27 Soundscape Monitoring All oversnow vehicles are heard 47% of time from 8 am to 4 pm at Madison Junction site (goal is not to exceed 50%) All oversnow vehicles are heard 55% of time at Old Faithful site (goal is not to exceed 75%) Loud oversnow vehicles heard 177 times at Madison Junction site (“loud” is vehicle noise exceeding 70 dBA for one second or 60 dBA for 10 seconds). 94% of loud events are snowcoaches

28 Audibility of Snowmobiles and Snowcoaches Currently, guided (BAT) snowmobile groups are heard for the same amount of time as a guided snowcoach. Some new snowcoaches, as well as older models, are too loud. Snowcoach BAT has not been required.

29 Air Quality Best Available Technology snowmobiles and newer snowcoaches are similar in their per passenger emissions. Cleanest coaches better than BAT snowmobiles; some new coaches far dirtier. Snowmobiles lack catalytic converters. Modern “conversion” snowcoaches challenged by low power to high weight ratio. BAT has not been required for coaches. Inversions common in winter and are significant contributor to higher levels of pollution in winter than summer.

30 Wildlife Monitoring Bison and elk populations and movement patterns have not been affected by oversnow vehicle use. For individual animals, 8 to 10 percent of elk and bison show a movement response to snowmobiles and snowcoaches. Approximately 90 percent of elk or bison either show no apparent response or a "look and resume" response. Level of reaction was consistent for a wide range of daily average oversnow vehicle use (ranging from 156 to 593 vehicles per day, with a peak day of 1,168 vehicles (1999 through 2004)). Commercial guiding is important in minimizing harassment to wildlife.

31 Bison and Roads Long-term concern that bison use of groomed roadways (“energy-efficient pathways”) has led to altered distribution. Growing scientific consensus that groomed roads have merely expedited a population expansion that would have occurred in the absence of groomed roads anyway. A possible exception is Gibbon Canyon. Initial study of bison use of Madison to Norris Road may result in road closure.

32 Visitor Survey Results (2008) Soundscapes: –87% were ‘very satisfied’ with their overall soundscape experience and the remaining 13% were ‘satisfied.’ Wildlife: –Visitors overwhelmingly (87%) find wildlife aspect of their Yellowstone winter experience very satisfying. Classifying Visitors (earlier surveys): –Activity groups (snowmobile versus snowcoach) were not found to be useful for predicting either visitor behavior or visitor attitudes. –Visitors within the activity sought a variety of experiences. –The different activity groups had more in common than opposition. (57% of visitors snowcoached, 41% snowmobiled, 26% cross-country skied, and 25% snowshoed)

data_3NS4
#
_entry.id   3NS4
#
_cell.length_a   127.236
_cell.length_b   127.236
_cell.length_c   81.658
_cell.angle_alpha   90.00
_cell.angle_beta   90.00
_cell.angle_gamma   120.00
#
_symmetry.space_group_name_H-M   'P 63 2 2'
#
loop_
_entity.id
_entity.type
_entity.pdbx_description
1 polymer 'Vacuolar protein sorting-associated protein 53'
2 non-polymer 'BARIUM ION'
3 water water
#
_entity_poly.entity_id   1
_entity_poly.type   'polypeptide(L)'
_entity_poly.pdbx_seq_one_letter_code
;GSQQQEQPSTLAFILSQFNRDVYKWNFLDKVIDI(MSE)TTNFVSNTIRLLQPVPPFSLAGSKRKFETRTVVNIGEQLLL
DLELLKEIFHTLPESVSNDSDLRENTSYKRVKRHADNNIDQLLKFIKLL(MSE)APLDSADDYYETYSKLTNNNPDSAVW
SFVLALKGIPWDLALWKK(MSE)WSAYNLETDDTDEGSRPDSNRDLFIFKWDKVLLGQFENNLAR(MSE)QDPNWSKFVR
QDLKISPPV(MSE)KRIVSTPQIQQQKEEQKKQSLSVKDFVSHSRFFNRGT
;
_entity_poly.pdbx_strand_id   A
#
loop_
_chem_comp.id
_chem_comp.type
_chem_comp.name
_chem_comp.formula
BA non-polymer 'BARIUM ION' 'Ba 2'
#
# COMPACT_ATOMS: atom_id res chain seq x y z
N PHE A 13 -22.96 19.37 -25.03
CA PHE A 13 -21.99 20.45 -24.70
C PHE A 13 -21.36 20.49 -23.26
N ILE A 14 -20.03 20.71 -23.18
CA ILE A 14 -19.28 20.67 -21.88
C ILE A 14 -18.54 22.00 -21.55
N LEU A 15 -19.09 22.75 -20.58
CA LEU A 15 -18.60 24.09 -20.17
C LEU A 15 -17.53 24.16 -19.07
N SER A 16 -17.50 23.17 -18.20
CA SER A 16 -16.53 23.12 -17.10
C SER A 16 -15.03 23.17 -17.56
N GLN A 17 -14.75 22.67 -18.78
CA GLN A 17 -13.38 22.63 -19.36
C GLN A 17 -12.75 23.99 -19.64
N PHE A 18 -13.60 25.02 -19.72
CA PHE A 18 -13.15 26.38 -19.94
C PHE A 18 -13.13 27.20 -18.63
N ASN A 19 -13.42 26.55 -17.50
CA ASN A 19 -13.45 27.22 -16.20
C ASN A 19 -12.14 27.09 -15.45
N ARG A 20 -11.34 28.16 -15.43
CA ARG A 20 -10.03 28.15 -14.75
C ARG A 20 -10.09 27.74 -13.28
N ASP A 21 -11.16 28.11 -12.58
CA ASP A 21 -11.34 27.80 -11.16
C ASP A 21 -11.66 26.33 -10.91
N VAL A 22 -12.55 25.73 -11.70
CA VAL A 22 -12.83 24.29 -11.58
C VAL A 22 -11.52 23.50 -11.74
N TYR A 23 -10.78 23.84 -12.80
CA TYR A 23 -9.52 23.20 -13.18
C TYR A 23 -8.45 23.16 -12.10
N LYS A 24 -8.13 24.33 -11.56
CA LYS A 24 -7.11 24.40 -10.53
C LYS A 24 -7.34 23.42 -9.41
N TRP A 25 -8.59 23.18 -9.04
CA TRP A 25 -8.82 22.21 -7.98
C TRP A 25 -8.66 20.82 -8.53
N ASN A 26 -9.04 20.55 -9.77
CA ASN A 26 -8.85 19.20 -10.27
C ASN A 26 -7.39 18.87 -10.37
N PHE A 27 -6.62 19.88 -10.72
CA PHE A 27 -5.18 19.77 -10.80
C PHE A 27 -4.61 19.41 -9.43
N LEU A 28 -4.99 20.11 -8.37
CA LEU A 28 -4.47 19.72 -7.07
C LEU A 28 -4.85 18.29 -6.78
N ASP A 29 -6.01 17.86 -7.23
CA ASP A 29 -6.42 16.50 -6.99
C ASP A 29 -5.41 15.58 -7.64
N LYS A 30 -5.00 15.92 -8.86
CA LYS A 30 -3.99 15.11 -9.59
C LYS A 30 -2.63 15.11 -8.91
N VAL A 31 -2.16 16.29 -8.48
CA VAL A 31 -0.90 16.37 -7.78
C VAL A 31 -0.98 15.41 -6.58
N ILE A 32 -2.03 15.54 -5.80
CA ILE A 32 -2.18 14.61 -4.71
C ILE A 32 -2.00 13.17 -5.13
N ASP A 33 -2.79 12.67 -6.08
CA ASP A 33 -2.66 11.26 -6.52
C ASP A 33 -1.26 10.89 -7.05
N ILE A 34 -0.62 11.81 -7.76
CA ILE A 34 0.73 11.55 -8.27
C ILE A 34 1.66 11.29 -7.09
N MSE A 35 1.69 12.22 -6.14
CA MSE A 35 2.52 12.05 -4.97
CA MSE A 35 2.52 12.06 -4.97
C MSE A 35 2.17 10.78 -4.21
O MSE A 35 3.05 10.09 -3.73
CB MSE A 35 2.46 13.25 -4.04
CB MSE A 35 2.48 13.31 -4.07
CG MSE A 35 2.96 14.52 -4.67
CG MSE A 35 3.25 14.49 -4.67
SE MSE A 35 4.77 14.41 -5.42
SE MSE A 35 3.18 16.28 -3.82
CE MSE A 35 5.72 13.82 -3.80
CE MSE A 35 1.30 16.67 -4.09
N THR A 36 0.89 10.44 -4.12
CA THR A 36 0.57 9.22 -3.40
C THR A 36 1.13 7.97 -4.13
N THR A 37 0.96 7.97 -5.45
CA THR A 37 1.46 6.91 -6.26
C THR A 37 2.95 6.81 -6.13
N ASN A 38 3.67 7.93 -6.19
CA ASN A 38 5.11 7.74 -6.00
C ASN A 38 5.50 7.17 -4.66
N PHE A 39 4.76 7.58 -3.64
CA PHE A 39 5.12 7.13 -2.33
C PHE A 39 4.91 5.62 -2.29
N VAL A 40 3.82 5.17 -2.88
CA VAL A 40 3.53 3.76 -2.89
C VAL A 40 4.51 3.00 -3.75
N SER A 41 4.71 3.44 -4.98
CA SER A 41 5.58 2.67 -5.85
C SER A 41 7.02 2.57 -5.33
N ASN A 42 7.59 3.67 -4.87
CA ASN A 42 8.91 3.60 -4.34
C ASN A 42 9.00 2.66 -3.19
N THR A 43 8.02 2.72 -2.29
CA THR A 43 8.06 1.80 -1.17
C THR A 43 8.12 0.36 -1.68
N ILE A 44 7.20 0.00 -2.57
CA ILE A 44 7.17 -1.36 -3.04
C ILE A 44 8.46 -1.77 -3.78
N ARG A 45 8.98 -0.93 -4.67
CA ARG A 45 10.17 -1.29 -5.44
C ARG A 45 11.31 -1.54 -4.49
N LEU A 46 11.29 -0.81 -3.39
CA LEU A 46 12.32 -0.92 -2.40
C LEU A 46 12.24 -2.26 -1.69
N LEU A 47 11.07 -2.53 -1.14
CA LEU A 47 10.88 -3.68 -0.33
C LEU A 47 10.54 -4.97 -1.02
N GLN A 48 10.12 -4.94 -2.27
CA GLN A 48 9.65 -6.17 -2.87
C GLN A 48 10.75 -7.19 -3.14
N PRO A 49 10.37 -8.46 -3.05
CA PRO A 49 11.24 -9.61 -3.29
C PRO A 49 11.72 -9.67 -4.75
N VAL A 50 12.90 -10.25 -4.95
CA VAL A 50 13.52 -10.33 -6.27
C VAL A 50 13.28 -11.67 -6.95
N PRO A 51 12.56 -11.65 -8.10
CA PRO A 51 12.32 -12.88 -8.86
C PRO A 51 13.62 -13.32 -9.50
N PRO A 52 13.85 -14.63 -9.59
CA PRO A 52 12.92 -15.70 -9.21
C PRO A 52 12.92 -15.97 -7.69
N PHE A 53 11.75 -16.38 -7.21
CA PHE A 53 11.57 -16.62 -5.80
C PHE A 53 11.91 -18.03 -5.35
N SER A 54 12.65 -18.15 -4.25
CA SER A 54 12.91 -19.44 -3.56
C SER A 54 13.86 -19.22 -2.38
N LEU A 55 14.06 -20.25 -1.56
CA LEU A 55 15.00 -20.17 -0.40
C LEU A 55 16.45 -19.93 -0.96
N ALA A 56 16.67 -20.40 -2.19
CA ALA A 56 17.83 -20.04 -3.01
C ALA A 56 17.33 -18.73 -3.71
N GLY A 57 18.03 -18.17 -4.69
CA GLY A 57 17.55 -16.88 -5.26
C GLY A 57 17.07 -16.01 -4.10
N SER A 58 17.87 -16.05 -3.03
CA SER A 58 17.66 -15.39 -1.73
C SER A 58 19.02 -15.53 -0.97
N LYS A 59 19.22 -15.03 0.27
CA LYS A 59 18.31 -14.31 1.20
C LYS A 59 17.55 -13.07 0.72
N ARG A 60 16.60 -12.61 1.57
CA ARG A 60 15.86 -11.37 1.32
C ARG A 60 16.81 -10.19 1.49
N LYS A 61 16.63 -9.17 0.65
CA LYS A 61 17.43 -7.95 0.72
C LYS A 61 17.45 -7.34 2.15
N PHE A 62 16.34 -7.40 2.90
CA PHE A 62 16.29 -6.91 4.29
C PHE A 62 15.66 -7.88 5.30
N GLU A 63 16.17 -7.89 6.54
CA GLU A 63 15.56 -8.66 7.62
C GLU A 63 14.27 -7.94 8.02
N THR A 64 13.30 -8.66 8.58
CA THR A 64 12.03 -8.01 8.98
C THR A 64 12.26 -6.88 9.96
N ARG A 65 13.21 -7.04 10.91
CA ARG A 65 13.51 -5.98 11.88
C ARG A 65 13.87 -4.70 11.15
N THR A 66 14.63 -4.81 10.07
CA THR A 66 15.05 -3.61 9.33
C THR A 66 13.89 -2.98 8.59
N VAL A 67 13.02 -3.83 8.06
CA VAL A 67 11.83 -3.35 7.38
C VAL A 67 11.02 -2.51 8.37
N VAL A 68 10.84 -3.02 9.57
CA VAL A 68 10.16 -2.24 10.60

33 Inputs to Planning and Decision Making Laws Policies Regulations Congress Other Agencies Interest Groups NPS – Region / Washington Department of the Interior Courts Science Goals Press

34 Reflections & Lessons Learned

35 Invest Some Time in Understanding the History of the Issue

36 Get Good Data (Science can inform, but it cannot decide)

37 Get to Know the People Involved Interest groups Politicians Key players Involve them as much as possible

38 Know When to Take a Stand

39 Be in it for the Long Haul: Keep Your Eye on the Prize (Politics Change)

40 Recognize When You Have an Issue of Values

41 Core Conflict of Values: Environmentalists See Parks as Sacred Temples of Nature

42 Symbolism to Snowmobilers: Freedom and Independence

43 West Yellowstone: Town Identity & Family Values

44 Industry: Snowmobile Training Ground

45 Twelve times we have debated this issue, over almost 75 years. What forms of use are appropriate in Yellowstone in winter? What should Yellowstone look like in winter? We may always debate how Yellowstone should look in winter; it embodies our differing concepts of what a park should be and how we should manage nature.


47 Public Engagement Stakeholders? Examples: –Conservation Interests –Access Advocates Strategies? For instance: –Open information sharing. –Actively listen to and acknowledge concerns. –Explaining where agency and public input was incorporated, and how it did/did not influence NPS decisions. Techniques? One idea: –Small group meetings with stakeholders. From: Public & Agency Information/Participation Plan Yellowstone/Grand Teton Winter Use Planning As of October 2005

48 The Courts ?? Litigation has occurred at every step of the process. Plaintiffs file suit in Federal Court they believe best represents their interests: –Conservation Groups: Washington, D.C. –Access Interests: Wyoming

49 The Press (circa 2004)